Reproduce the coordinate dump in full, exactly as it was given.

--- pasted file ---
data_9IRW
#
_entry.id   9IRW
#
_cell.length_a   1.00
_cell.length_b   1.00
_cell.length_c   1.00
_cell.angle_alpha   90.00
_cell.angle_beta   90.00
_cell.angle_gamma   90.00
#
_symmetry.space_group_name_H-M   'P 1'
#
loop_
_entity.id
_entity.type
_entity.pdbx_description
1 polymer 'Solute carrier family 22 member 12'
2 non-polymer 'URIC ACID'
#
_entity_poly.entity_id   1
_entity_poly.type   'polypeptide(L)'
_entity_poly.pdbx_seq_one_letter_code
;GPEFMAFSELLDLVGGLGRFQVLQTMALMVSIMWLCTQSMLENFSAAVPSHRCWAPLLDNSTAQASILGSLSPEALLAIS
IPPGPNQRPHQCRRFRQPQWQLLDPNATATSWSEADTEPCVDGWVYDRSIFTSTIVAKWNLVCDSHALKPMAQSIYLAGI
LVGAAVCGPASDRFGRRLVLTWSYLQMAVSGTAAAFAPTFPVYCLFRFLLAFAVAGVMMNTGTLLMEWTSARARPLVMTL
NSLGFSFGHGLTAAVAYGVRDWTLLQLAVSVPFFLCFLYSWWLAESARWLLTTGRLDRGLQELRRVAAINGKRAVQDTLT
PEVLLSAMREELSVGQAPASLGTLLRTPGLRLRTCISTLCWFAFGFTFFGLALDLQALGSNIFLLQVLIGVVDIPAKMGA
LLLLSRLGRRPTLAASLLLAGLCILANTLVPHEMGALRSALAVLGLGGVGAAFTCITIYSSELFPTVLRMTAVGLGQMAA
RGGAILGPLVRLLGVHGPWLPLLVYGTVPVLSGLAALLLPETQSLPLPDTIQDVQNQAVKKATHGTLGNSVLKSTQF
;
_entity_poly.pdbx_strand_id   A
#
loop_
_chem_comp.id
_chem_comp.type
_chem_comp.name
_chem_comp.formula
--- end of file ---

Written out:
data_9IRW
#
_entry.id   9IRW
#
_cell.length_a   1.00
_cell.length_b   1.00
_cell.length_c   1.00
_cell.angle_alpha   90.00
_cell.angle_beta   90.00
_cell.angle_gamma   90.00
#
_symmetry.space_group_name_H-M   'P 1'
#
loop_
_entity.id
_entity.type
_entity.pdbx_description
1 polymer 'Solute carrier family 22 member 12'
2 non-polymer 'URIC ACID'
#
_entity_poly.entity_id   1
_entity_poly.type   'polypeptide(L)'
_entity_poly.pdbx_seq_one_letter_code
;GPEFMAFSELLDLVGGLGRFQVLQTMALMVSIMWLCTQSMLENFSAAVPSHRCWAPLLDNSTAQASILGSLSPEALLAIS
IPPGPNQRPHQCRRFRQPQWQLLDPNATATSWSEADTEPCVDGWVYDRSIFTSTIVAKWNLVCDSHALKPMAQSIYLAGI
LVGAAVCGPASDRFGRRLVLTWSYLQMAVSGTAAAFAPTFPVYCLFRFLLAFAVAGVMMNTGTLLMEWTSARARPLVMTL
NSLGFSFGHGLTAAVAYGVRDWTLLQLAVSVPFFLCFLYSWWLAESARWLLTTGRLDRGLQELRRVAAINGKRAVQDTLT
PEVLLSAMREELSVGQAPASLGTLLRTPGLRLRTCISTLCWFAFGFTFFGLALDLQALGSNIFLLQVLIGVVDIPAKMGA
LLLLSRLGRRPTLAASLLLAGLCILANTLVPHEMGALRSALAVLGLGGVGAAFTCITIYSSELFPTVLRMTAVGLGQMAA
RGGAILGPLVRLLGVHGPWLPLLVYGTVPVLSGLAALLLPETQSLPLPDTIQDVQNQAVKKATHGTLGNSVLKSTQF
;
_entity_poly.pdbx_strand_id   A
#
loop_
_chem_comp.id
_chem_comp.type
_chem_comp.name
_chem_comp.formula